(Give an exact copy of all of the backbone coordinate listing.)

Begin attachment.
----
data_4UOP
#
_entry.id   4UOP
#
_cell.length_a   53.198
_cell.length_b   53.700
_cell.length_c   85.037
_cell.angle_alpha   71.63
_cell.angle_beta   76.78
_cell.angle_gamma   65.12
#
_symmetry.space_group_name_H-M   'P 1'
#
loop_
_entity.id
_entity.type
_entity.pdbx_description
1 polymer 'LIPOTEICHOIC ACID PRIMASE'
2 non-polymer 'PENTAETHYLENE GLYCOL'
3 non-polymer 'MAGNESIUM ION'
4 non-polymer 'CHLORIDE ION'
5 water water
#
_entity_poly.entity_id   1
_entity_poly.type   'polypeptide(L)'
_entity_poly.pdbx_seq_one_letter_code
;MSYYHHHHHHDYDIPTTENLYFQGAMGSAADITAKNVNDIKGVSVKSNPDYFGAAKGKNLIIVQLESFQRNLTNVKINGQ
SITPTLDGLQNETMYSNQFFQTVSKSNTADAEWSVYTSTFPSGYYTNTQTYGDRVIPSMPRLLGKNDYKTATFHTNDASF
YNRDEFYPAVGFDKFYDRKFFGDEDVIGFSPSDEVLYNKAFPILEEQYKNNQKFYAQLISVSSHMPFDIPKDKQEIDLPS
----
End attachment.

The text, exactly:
data_4UOP
#
_entry.id   4UOP
#
_cell.length_a   53.198
_cell.length_b   53.700
_cell.length_c   85.037
_cell.angle_alpha   71.63
_cell.angle_beta   76.78
_cell.angle_gamma   65.12
#
_symmetry.space_group_name_H-M   'P 1'
#
loop_
_entity.id
_entity.type
_entity.pdbx_description
1 polymer 'LIPOTEICHOIC ACID PRIMASE'
2 non-polymer 'PENTAETHYLENE GLYCOL'
3 non-polymer 'MAGNESIUM ION'
4 non-polymer 'CHLORIDE ION'
5 water water
#
_entity_poly.entity_id   1
_entity_poly.type   'polypeptide(L)'
_entity_poly.pdbx_seq_one_letter_code
;MSYYHHHHHHDYDIPTTENLYFQGAMGSAADITAKNVNDIKGVSVKSNPDYFGAAKGKNLIIVQLESFQRNLTNVKINGQ
SITPTLDGLQNETMYSNQFFQTVSKSNTADAEWSVYTSTFPSGYYTNTQTYGDRVIPSMPRLLGKNDYKTATFHTNDASF
YNRDEFYPAVGFDKFYDRKFFGDEDVIGFSPSDEVLYNKAFPILEEQYKNNQKFYAQLISVSSHMPFDIPKDKQEIDLPS